While transmission sampling is typically used for the analysis of clear solutions, it also can be used for interrogating solid samples. A transmission measurement is usually performed with the detector directly opposite the light source (i.e., at 180°) and with the sample in the center. Alternately the detector can be placed closer to the light source (at angles less than 180°), which is often necessary to provide a more easily detected level of light. Because of the long sample pathlengths and highly light scattering nature of most tree fruit, transmission measurements can be performed only in the SW-NIR wavelength region.


NIR Calibration

NIR analysis is largely an empirical method; the spectral lines are difficult to assign, and the spectroscopy is frequently carried out on highly scattering samples where adherence to Beer's Law is not expected. Accordingly, statistical calibration techniques are often used to determine if there is a relationship between analyte concentration (or sample property) and instrument response. To uncover this relationship requires a representative set of "training" or calibration samples. These samples must span the complete range of chemical and physical properties of all future samples to be seen by the instrument.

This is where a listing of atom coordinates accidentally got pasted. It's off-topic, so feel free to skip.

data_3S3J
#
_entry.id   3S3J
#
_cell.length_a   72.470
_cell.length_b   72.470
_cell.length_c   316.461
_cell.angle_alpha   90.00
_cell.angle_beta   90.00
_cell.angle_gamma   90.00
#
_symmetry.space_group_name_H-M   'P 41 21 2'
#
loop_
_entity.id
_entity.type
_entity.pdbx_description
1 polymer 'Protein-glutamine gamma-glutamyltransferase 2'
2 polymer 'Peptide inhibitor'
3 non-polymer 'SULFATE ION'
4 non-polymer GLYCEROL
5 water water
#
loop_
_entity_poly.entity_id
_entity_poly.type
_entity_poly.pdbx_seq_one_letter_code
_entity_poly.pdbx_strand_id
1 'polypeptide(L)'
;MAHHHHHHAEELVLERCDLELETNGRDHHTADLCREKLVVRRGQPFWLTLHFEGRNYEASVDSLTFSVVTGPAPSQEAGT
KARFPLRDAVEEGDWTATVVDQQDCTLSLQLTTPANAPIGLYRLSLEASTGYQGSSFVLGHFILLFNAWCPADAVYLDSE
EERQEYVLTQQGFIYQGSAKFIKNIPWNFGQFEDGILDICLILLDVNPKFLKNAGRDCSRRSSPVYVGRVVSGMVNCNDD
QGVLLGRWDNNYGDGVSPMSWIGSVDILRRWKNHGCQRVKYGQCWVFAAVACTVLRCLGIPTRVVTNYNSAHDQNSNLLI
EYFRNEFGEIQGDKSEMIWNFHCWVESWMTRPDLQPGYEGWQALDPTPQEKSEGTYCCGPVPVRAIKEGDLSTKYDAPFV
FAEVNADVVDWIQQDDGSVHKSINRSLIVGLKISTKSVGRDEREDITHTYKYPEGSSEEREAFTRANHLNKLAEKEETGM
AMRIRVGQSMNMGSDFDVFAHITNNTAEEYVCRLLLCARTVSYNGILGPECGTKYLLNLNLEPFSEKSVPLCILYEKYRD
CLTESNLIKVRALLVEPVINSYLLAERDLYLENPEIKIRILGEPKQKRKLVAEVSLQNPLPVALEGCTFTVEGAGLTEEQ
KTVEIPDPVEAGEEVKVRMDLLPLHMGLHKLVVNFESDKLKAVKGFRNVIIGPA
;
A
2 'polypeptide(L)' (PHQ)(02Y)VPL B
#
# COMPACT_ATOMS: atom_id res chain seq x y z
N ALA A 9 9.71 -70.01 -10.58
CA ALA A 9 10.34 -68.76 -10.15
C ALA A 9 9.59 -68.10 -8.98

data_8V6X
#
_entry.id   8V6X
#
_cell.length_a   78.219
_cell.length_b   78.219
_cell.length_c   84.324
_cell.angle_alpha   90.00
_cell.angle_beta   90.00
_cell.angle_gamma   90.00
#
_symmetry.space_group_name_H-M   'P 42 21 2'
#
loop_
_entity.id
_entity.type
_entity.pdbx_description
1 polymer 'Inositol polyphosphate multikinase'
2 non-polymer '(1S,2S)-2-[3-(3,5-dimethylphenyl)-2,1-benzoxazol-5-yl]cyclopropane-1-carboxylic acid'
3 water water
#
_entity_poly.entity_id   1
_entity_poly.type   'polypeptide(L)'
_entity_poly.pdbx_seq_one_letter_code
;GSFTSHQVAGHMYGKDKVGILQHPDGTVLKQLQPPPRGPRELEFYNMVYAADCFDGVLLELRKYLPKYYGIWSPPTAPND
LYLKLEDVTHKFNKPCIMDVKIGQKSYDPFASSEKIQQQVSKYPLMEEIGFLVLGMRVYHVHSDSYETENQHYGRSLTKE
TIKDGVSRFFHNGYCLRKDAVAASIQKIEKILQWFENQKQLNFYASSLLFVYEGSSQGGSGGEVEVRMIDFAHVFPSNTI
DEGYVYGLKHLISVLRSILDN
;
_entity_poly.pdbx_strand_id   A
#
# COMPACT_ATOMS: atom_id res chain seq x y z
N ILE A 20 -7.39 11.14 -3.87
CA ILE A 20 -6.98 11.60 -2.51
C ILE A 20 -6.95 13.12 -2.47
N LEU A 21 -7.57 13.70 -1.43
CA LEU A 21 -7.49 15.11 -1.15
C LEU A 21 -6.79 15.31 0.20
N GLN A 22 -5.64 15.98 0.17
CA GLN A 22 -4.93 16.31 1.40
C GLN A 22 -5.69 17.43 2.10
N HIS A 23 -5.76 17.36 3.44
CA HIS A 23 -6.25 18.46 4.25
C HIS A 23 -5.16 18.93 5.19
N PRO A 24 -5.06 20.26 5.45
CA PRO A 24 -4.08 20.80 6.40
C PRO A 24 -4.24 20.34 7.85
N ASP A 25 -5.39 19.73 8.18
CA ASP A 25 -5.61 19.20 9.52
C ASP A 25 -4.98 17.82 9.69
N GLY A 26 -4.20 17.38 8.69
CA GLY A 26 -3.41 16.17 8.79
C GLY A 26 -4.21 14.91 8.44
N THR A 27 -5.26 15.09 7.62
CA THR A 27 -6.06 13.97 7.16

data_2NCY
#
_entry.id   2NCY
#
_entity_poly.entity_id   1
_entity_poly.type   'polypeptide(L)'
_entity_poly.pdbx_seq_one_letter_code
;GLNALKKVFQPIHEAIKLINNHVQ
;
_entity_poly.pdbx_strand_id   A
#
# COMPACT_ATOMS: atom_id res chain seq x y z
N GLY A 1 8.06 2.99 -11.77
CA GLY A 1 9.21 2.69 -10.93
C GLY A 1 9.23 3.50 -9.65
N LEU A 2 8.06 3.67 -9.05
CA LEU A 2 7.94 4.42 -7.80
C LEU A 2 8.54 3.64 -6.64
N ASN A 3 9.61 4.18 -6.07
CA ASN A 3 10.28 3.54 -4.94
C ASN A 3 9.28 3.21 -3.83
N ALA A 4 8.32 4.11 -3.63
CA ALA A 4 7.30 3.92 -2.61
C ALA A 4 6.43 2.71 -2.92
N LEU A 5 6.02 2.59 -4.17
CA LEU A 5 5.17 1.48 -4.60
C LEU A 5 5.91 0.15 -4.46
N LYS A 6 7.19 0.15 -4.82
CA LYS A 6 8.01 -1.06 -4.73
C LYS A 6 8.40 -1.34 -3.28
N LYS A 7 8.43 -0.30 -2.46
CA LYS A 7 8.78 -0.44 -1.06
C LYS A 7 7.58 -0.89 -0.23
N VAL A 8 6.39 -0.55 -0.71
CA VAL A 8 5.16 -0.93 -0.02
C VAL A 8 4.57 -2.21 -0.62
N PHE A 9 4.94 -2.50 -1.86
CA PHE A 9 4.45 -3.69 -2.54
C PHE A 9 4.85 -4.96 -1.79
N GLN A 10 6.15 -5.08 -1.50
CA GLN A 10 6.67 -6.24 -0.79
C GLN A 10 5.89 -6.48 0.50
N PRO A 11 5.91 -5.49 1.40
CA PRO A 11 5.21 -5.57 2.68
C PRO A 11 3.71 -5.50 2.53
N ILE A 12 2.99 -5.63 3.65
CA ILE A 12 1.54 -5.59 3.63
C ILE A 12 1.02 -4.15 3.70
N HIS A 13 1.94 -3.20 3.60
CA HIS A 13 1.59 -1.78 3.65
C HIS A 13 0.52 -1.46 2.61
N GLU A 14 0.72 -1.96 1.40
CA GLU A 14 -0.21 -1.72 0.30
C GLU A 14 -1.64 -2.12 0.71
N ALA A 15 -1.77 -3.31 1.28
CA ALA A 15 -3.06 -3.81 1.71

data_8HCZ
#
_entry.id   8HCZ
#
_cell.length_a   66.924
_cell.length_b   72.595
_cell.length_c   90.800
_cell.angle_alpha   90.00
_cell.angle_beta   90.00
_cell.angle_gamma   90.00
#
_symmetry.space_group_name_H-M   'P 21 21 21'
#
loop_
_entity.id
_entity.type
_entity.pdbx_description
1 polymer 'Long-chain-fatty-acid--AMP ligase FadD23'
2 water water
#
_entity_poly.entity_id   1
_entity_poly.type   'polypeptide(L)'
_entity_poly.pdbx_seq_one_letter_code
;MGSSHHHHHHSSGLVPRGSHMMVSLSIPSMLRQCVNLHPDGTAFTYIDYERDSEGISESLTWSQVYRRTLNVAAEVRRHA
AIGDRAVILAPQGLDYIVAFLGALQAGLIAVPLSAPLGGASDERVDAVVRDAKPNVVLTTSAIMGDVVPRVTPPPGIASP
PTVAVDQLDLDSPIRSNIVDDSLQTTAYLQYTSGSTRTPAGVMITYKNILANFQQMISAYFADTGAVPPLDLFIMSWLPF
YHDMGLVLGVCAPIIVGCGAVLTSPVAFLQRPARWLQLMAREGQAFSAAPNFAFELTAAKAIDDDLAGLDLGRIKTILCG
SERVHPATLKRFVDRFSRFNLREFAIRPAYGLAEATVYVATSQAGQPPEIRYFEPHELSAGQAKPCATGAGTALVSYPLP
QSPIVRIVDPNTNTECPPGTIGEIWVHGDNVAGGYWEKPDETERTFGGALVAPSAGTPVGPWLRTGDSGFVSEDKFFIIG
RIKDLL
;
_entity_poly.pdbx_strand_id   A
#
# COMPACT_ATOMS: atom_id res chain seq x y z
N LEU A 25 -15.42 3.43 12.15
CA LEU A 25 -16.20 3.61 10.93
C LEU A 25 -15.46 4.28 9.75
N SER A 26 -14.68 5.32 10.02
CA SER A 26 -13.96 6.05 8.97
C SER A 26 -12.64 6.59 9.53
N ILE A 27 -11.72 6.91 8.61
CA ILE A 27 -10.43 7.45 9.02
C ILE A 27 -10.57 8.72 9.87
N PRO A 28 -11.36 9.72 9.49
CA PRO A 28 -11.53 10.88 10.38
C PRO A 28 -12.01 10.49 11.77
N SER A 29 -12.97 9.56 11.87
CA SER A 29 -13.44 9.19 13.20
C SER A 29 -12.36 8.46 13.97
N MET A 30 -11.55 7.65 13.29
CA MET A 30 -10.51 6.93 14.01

Calibration begins by acquiring a spectrum of each of the samples. Constituent values for all of analytes of interest are then obtained using the best reference method available with regard to accuracy and precision. It is important to note that a quantitative spectral method developed using statistical correlation techniques can perform no better than the reference method.